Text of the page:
Moral support is key to any new adventure.
Lucky me – I had my mom and my best friend with me for my venture into the land of food service.
Mom actually walked in 5 mins before the party began with a dish to bake the Jacked Up Brie. The problem with starting out in catering (and being a minimalist when it comes to server-ware) is a lack of resources.
The second set of “appetizer-like” munchies was a white bean dip and endive boats.
No party is complete without a veggie tray and dips! The dip I made was a rosemary-laced chickpea dip that used rosemary-infused olive oil and Greek yogurt.
The best part about white bean dip is its simplicity – throw everything in the food processor and hit “start.” Lemon and garlic are must-haves in virtually any bean dip I make. They keep the Mediterranean spirit of the hummus and were perfect with the rosemary. You could use any olive oil here, but I liked the added punch of flavor achieved by using the rosemary-infused.
Next up were the endive boats. Theses were voted the second favorite food item of the night! It’s funny how the simplest things can be so good! Endive is a sturdy leaf perfect for creating bite-sized salads. (This dish was originally going to be a giant salad with arugula, but the hostess didn’t like the idea of a non-finger food.)
Into the boats went pumpkin bits (from a Sugar Pie Pumpkin I’d roasted and diced a few days in advance), pomegranate arils (I found whole pomegranates on sale for $2 each!), and goat cheese. After plating the boats, I drizzled them with a champagne-pomegranate vinaigrette. It was amazing how much of a difference the dressing made – it was just the right amount of tang to bring the flavors together.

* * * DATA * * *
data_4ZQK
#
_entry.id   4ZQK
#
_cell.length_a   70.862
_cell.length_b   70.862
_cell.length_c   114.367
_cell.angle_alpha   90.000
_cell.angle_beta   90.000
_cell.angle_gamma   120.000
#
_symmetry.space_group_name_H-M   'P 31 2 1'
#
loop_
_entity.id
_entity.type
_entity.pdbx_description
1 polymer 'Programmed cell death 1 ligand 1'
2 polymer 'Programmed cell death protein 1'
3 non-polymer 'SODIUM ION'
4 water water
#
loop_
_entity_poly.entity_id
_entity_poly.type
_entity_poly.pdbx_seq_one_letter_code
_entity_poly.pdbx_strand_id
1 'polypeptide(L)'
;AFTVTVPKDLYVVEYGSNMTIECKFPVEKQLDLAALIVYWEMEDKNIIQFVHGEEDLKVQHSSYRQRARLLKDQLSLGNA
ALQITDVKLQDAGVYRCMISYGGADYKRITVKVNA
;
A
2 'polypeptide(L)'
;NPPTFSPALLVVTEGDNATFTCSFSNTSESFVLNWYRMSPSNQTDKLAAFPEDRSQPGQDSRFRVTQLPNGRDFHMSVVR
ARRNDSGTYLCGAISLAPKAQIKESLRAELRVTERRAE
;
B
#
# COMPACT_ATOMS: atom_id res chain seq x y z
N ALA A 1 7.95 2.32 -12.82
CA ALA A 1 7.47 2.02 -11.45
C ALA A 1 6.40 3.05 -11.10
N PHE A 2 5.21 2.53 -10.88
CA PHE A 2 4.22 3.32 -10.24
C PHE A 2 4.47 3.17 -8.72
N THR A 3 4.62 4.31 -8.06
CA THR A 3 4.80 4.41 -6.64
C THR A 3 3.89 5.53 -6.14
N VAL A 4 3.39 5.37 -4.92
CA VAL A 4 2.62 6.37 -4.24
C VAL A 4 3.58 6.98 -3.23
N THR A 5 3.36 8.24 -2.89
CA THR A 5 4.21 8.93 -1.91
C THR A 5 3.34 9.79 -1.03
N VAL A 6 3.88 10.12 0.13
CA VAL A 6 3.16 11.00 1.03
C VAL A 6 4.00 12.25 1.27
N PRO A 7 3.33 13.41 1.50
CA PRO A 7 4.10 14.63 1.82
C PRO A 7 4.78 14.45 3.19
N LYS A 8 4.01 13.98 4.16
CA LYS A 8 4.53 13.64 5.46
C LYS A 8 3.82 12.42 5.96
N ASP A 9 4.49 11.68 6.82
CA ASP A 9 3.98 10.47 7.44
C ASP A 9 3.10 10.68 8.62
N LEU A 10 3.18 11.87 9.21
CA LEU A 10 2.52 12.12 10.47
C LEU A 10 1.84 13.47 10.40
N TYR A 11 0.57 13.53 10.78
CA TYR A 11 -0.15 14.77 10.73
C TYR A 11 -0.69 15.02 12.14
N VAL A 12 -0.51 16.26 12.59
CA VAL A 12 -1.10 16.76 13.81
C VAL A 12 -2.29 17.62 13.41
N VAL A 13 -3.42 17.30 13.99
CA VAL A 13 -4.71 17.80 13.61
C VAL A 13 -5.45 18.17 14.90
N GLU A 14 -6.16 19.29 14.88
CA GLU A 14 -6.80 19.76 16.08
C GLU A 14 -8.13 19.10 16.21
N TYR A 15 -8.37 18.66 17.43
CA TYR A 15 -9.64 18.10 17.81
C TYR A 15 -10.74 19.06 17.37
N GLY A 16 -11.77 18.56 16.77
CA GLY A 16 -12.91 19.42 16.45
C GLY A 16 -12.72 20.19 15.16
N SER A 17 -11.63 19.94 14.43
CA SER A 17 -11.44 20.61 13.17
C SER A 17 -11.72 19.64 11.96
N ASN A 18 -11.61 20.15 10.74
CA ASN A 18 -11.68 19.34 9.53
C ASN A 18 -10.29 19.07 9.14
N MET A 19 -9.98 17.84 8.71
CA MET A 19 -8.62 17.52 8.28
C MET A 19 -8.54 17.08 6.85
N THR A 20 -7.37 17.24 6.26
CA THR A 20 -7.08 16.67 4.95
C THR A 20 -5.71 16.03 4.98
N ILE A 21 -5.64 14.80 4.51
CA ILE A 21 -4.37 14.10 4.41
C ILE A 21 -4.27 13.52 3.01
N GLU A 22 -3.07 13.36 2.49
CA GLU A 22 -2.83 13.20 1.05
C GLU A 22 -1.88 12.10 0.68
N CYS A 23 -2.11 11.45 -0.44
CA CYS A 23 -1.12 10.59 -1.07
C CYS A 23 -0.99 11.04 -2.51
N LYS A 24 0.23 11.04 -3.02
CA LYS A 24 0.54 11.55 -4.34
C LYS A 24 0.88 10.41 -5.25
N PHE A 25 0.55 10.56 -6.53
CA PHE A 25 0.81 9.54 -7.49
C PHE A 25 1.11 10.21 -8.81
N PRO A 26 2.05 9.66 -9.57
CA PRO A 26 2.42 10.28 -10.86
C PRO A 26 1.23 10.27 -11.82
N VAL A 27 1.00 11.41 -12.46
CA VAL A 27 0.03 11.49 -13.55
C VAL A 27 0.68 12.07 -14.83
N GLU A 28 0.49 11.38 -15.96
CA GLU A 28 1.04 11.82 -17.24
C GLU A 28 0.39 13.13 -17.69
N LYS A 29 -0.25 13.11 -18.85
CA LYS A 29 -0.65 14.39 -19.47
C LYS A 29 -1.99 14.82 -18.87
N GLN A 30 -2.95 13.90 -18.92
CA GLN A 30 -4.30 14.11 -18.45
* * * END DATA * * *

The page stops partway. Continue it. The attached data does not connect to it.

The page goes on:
I’ll be making these boats again for get-togethers at my house. With the lettuce base, the possibilities for filling are endless. These would make a great vessel for chickpea salads, tabbouleh, or even a deconstructed guacamole!
Rosemary Bean Dip
- 2 15 oz cans of garbanzo beans, drained
- 1/3 C plain Greek yogurt
- 3 T olive oil (I used rosemary-infused)
- 3-4 T rosemary
- 1 tsp lemon juice
- 2 garlic cloves
- S & P, to taste
Place all ingredients into a food processor and blend until smooth, scraping down sides and adding more liquid as necessary. Don’t be afraid to let the processor run for several minutes – it will only make the dip more smooth and delicious!
Makes 2.5 cups.
Pumpkin-Pomegranate Endive Boats
- Endive leaves
- Crumbled goat cheese
- Pumpkin, roasted and diced into even squares
- Pomegranate arils
- Champagne-Pomegranate Vinaigrette (see below)
Trim endives, separating leaves. Fill with goat cheese, pumpkin, and pomegranate arils. Drizzle with vinaigrette.
– I didn’t include amounts since there wasn’t any real measuring going on, but 6-7 good-sized whole endives will make boats for at least 15.
– You could use any vinaigrette here, but I would recommend using one that is light in color if the boats will be on display for a while. A deeper color will stain the endive and make it less visually appealing.
- 1/2 C champagne pomegranate vinegar (found at Whole Foods)
- 1/4 C extra virgin olive oil
- Juice of 1/2 medium lemon
- 2 garlic cloves
- 1 T sugar
- S & P, to taste
Combine all ingredients in a small bowl and whisk to combine.
Tomorrow is going to be the “greatest hit” food item. I’m a little in love with them.
What would your ideal endive boat be filled with?
Do you have the rest of the year off of work? I’m counting down the days ’til Friday.